That can happen to a person. Maybe it’s happened to us. Maybe at one time in life we were addicted to one of the many vices in this world that lures people and then traps them. But one day we met Jesus and he took the chains of addiction off and set us free—free to be a new person with a new heart and new spirit. Maybe we were bound by a different kind of addiction. Maybe we were bound by self-righteousness and a condemning spirit. Maybe Christ has freed that spirit in us to love and to be loved.
Whatever our situation, there is one who longs to take off any chains, even if it is simply the chains of a meaningless and self-centered preoccupation with our own needs. He wants to help us make a new start. He wants to be our Friend, our Ally as we seek to live an abundant life, filled to the brim with a joy that surpasses understanding.
Today is the day that can happen. Will we join our life to that of Christ? Then we will be able to say that glorious chant that we first heard from Dr. Martin Luther King, Jr: “Free at last. Free at last. Thank God Almighty, (I’m) free at last.”
Let’s thank God for freedom this day, and let’s open our hearts to the One who gives us freedom in this world and the world to come. Jesus, I trust in You! Amen!
Hope you all had a happy Fourth of July!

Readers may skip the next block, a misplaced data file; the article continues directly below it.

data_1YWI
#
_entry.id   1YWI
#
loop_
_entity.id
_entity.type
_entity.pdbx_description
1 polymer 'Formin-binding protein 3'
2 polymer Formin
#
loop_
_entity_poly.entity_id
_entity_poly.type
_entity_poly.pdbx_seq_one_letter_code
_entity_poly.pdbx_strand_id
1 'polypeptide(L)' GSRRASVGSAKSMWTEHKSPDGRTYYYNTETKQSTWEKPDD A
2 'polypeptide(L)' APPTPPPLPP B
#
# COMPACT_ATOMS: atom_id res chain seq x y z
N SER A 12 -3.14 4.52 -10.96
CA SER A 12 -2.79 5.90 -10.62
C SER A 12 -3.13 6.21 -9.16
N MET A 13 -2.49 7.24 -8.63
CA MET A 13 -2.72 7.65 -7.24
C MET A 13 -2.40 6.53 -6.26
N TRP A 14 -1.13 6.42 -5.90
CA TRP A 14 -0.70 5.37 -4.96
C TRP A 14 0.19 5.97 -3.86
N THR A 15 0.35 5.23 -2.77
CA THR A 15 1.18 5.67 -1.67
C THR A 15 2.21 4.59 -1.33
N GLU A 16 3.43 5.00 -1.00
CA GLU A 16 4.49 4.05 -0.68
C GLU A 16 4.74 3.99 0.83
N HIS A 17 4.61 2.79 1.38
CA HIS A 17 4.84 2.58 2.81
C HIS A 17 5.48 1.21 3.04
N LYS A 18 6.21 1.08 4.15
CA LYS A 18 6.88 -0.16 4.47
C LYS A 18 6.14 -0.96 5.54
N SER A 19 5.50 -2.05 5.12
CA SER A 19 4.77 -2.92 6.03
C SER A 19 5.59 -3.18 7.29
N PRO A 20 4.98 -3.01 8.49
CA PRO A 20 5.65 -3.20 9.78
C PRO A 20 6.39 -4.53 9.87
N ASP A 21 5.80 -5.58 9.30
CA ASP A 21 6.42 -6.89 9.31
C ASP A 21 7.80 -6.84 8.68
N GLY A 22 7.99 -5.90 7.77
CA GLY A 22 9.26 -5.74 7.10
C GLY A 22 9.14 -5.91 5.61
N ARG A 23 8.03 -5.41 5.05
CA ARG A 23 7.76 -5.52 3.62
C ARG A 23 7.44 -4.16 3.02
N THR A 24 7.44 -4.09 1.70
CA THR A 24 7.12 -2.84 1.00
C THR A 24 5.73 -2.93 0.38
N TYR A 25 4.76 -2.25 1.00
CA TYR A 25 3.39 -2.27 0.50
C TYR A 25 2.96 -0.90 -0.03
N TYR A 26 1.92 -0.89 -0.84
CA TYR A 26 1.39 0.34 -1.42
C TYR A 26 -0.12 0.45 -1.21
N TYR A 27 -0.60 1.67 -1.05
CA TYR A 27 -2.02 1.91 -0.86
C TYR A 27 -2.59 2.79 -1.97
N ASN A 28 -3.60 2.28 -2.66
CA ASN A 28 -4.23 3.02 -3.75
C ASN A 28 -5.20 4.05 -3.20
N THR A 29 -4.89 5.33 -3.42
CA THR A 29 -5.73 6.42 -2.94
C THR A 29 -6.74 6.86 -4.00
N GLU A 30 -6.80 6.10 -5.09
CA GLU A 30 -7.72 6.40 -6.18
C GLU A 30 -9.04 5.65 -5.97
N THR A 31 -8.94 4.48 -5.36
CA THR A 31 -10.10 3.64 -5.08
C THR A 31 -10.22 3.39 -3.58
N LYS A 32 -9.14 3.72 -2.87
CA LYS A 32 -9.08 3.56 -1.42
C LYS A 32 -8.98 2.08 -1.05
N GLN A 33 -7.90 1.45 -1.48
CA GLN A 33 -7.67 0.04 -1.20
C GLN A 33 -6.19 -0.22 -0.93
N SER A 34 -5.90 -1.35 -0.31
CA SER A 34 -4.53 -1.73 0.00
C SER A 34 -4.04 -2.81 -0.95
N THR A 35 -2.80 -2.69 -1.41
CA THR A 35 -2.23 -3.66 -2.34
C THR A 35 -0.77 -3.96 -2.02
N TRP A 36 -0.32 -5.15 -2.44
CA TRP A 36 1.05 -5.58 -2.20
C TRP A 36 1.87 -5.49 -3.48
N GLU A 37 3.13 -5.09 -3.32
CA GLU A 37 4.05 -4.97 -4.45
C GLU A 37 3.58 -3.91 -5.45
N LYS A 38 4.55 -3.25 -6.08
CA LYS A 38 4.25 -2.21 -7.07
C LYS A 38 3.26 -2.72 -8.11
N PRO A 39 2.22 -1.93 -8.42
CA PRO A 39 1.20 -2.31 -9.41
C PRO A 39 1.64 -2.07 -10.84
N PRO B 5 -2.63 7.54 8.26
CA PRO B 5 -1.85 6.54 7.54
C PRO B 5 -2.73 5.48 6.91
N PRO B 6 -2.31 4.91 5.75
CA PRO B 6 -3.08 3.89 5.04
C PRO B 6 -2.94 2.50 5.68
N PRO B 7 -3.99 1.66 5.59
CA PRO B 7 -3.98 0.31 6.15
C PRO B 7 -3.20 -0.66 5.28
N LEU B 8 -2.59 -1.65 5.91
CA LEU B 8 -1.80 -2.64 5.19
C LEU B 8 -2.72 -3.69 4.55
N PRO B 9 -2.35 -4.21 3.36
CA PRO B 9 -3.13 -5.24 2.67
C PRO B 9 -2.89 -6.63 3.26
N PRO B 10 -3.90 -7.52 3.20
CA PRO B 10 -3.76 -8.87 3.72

On July 1, 2022, Patrick Constantino retired as a Deacon for the Roman Catholic Church in Hawai‘i, after serving for thirty-five years and becoming on June 18, 1987, the first Deacon of Filipino ancestry for the Roman Catholic Church in Hawai‘i. For twenty-two years, he served as Administrator at Holy Rosary Church in Pā‘ia, St. Rita Church in Ha‘ikū and St. Gabriel Church in Ke‘anae. His last assignment before retiring was at St. Joseph Church in Makawao.
Prior to his ordination, Constantino was in government—first appointed in 1966 as Assistant Sergeant of Arms by the Speaker of the House Elmer F. Cravalho. When Cravalho became Maui’s first Mayor, Constantino became his Executive Assistant—the first of Filipino ancestry. Later, Constantino became the first County Treasurer of Filipino ancestry and the first County Grants Administrator and Risk Manager of Filipino ancestry.
Constantino is married to his lovely wife Corazon for sixty-one years.